Approved by Faculty Senate

University Studies Course Approval:

Revised 1-22-01

Department Program: Philosophy Department

Course Number: 280

Number of Credits: 3

Course Title: Philosophy of Art

Catalog Description:

280 - Philosophy of Art - 3 S.H.

An introduction to the fundamental concepts and issues in the philosophy of art. Topics include: The definition of art, art’s role and function, taste and judgement, interpretation and intention, representation and expression. The course cover a wide range of views and span the length of Western philosophy, within the larger realm of social, political, moral, gender, and scientific issues. Offered as appropriate.

This is a new course proposal.

 

Department Contact Person for this course: Ed Slowik

 

Email: eslowik@winona.edu

 

Arts & Sciences Core—Humanities

 

 

 

PHILOSOPHY OF ART

PHIL 280

University Studies—Humanities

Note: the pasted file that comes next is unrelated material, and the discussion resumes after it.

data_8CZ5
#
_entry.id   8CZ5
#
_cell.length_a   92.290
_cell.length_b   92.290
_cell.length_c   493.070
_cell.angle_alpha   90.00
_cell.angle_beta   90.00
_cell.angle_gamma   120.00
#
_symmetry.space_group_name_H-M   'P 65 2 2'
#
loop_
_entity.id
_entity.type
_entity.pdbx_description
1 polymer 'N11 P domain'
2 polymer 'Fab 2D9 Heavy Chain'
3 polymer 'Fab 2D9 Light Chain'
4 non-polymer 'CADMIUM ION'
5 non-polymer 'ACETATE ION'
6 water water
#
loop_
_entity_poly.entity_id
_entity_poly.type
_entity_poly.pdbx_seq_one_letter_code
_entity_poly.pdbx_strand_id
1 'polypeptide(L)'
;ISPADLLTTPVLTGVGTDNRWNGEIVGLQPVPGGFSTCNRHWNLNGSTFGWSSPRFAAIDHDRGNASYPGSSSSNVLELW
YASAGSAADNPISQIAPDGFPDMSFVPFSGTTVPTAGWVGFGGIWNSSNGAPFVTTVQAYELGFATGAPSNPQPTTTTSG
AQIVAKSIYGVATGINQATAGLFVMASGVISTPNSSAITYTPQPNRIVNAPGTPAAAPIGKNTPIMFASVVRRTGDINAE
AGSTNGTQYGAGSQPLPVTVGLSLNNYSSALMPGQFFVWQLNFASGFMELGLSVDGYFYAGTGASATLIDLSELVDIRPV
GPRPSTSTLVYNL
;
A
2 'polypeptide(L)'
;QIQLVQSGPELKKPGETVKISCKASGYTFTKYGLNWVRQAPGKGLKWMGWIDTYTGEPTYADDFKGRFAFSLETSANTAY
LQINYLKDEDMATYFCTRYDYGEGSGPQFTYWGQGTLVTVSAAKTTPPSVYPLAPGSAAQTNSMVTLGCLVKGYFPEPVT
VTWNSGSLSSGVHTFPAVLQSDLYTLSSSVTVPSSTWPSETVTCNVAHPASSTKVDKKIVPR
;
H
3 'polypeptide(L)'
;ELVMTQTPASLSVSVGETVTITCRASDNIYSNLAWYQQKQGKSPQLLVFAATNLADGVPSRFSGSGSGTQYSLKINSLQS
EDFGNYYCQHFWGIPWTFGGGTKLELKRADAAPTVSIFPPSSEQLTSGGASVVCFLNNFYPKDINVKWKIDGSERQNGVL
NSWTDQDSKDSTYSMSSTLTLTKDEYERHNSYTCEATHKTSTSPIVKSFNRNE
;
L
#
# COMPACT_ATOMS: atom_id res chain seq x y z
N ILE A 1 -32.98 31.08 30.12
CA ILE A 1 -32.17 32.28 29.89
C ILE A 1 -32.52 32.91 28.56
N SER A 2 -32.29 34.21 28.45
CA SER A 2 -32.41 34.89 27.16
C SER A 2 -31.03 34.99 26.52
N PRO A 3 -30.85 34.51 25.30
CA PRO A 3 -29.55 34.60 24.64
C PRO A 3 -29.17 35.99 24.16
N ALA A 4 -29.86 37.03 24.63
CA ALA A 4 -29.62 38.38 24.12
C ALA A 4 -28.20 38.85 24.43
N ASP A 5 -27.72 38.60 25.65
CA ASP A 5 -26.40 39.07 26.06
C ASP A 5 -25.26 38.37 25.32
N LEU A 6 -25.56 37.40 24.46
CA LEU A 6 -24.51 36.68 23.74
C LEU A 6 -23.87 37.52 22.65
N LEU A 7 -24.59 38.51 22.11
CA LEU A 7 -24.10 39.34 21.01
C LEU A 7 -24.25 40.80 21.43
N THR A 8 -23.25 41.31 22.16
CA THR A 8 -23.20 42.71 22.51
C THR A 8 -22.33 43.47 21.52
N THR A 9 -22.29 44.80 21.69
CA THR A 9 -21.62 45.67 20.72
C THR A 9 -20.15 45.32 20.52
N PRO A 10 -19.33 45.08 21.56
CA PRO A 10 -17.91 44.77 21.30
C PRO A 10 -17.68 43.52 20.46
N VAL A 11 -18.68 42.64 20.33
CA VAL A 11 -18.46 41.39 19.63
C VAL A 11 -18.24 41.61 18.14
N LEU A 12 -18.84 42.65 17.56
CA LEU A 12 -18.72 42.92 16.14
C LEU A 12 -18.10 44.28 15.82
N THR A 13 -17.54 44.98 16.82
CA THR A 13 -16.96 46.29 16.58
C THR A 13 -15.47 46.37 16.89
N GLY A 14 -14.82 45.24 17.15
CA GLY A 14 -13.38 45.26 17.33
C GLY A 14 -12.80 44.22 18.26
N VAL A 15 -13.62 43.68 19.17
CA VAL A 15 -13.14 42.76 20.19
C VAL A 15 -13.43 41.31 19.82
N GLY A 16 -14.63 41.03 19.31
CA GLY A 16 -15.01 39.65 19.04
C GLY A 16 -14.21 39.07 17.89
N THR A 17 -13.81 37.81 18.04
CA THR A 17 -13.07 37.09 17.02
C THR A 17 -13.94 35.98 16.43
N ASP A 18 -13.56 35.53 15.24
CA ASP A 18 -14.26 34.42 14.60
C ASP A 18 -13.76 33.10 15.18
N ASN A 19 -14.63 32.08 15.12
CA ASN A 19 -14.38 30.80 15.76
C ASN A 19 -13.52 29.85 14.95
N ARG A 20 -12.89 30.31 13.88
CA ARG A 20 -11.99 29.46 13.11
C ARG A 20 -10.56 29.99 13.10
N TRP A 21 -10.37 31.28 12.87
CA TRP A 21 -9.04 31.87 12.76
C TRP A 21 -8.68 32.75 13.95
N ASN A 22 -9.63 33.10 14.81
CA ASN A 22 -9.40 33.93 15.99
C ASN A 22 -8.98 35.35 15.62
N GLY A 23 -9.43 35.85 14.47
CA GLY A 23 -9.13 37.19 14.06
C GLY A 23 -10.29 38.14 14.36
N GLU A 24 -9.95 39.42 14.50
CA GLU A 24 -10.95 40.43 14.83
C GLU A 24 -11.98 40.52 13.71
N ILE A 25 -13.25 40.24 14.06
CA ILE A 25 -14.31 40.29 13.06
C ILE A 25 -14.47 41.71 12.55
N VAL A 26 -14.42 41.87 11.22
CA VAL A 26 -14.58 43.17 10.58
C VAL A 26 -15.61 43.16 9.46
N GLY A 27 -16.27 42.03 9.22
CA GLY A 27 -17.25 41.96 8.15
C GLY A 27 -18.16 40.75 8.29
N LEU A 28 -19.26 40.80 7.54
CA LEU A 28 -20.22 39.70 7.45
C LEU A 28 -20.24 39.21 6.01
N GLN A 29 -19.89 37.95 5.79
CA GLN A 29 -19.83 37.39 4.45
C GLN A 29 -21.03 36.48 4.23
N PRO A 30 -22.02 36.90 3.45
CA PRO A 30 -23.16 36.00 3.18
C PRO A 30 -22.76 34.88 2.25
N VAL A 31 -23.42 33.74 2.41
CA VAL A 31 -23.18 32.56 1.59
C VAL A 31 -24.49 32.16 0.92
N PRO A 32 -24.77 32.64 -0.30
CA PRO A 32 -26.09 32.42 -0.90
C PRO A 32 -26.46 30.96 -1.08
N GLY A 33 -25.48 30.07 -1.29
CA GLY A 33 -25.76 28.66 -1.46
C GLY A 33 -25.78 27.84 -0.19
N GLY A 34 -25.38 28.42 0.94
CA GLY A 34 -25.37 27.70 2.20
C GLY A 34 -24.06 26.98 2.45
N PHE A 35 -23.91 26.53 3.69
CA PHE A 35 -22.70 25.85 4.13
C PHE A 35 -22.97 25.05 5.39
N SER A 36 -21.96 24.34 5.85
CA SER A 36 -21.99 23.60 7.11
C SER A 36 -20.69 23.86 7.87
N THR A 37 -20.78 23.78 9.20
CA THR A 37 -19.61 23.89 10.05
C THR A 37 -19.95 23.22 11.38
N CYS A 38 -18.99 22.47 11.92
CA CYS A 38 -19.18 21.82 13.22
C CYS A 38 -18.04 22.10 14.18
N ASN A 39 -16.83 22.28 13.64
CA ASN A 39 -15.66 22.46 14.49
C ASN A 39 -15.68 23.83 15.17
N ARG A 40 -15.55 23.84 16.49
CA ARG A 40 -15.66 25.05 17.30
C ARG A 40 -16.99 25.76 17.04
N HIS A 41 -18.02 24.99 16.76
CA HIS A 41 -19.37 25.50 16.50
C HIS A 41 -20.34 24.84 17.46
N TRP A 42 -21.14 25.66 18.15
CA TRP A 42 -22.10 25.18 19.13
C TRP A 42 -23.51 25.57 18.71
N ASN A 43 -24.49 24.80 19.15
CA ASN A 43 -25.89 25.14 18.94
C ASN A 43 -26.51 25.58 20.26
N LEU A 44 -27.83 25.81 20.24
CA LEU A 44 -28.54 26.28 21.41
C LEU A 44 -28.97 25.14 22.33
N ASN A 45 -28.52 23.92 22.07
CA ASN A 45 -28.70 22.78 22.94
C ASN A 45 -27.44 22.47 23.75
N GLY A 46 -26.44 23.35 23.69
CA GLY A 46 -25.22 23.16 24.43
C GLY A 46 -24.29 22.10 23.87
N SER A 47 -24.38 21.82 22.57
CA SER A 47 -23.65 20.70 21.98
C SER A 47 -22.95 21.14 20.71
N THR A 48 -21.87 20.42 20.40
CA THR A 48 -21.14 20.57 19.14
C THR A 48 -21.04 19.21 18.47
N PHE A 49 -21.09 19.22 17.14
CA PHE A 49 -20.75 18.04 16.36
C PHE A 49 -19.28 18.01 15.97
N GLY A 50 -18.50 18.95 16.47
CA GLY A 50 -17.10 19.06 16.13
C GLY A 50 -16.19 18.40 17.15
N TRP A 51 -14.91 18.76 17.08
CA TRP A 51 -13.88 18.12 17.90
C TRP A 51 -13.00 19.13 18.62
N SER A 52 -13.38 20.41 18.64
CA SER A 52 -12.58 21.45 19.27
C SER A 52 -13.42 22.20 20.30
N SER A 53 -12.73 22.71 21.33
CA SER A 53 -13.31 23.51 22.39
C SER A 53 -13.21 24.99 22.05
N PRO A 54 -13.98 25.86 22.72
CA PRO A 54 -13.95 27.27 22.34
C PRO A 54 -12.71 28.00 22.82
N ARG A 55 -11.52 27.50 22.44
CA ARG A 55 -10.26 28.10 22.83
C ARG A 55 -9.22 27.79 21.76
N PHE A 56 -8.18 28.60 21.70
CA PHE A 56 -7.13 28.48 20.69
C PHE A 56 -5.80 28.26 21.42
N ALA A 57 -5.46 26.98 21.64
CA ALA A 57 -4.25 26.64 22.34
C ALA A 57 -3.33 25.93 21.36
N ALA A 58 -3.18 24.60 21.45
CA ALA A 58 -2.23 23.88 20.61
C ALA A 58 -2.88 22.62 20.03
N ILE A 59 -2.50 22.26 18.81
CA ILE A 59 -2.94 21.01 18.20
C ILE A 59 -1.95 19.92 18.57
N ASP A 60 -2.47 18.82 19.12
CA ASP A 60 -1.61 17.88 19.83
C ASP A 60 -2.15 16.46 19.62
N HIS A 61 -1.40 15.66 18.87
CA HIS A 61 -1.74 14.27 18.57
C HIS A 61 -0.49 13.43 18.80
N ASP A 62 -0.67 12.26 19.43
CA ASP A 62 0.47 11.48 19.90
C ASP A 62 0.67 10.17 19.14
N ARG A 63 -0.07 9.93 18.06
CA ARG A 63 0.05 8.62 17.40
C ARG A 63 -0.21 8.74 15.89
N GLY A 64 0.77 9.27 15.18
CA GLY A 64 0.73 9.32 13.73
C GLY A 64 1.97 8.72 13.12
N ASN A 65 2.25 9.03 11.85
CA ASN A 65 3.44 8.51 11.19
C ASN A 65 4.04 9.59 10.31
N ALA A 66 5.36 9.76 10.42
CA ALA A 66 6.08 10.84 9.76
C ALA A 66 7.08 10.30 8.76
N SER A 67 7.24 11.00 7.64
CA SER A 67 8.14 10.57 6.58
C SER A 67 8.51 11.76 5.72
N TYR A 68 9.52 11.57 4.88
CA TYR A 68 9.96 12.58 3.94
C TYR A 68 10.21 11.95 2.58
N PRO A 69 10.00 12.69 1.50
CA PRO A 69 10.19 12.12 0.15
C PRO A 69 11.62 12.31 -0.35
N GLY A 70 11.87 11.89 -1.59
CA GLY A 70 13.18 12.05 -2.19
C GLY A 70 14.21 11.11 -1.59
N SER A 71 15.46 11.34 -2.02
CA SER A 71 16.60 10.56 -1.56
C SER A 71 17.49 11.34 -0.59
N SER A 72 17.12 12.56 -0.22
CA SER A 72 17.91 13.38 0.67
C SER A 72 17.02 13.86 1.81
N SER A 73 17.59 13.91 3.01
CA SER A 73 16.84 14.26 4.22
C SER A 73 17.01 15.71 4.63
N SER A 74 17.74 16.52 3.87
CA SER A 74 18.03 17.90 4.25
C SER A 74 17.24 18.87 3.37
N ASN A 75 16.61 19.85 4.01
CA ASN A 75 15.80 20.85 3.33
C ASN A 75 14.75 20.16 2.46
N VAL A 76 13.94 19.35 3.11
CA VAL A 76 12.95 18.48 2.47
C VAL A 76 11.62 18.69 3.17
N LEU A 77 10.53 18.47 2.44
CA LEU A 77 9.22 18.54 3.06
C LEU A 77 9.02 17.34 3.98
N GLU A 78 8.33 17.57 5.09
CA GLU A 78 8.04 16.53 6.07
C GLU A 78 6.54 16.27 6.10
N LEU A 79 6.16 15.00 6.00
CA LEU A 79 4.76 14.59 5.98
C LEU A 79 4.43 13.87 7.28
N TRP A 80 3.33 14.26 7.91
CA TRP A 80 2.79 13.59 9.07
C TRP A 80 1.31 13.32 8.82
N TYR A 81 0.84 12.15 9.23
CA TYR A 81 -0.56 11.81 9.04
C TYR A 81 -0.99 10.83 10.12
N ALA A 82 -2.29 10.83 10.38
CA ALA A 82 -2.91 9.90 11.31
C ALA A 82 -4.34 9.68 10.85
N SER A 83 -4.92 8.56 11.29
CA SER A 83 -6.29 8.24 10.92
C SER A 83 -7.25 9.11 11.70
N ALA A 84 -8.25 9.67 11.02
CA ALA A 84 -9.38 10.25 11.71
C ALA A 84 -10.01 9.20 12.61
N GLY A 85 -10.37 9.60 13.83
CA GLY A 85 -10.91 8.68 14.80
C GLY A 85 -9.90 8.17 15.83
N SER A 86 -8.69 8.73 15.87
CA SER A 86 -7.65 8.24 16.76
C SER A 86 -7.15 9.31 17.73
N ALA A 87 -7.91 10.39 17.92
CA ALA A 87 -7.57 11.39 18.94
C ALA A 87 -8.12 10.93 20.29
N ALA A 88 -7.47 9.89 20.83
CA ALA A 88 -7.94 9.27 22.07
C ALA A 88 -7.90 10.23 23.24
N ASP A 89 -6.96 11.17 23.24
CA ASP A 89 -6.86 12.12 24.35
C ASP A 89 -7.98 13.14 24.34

The purpose of Humanities...to provide a framework for understanding the nature and scope of human experience. Humanities courses explore the search for meaning and value in human life....

Philosophy of Art explores the basic concepts and problems associated with aesthetics, which is the philosophical study of art. Some of the fundamental questions explored are: What is beauty? What makes an object a work of art? What is the nature of aesthetic experiences? Besides examining the various views that have been taken on these and many other issues, the student is also taught the methods by which philosophers investigate aesthetic problems and concepts.

 

These courses must include requirements and learning activities that promote students' abilities to...

 

1. Identify and understand specific elements and assumptions of a particular Humanities discipline.

A few of the main areas of study in Philosophy of Art are provided above, but the main emphasis in the course will be on the epistemological and metaphysical aspects of aesthetics; which can be roughly described in the following two questions: "How does a person perceive and evaluate an art work", and, "What must an object possess in order to be an art work?" All topics covered are in the Humanities discipline.

 

 

2. Understand how historical context, cultural values, and gender influences perceptions and interpretations.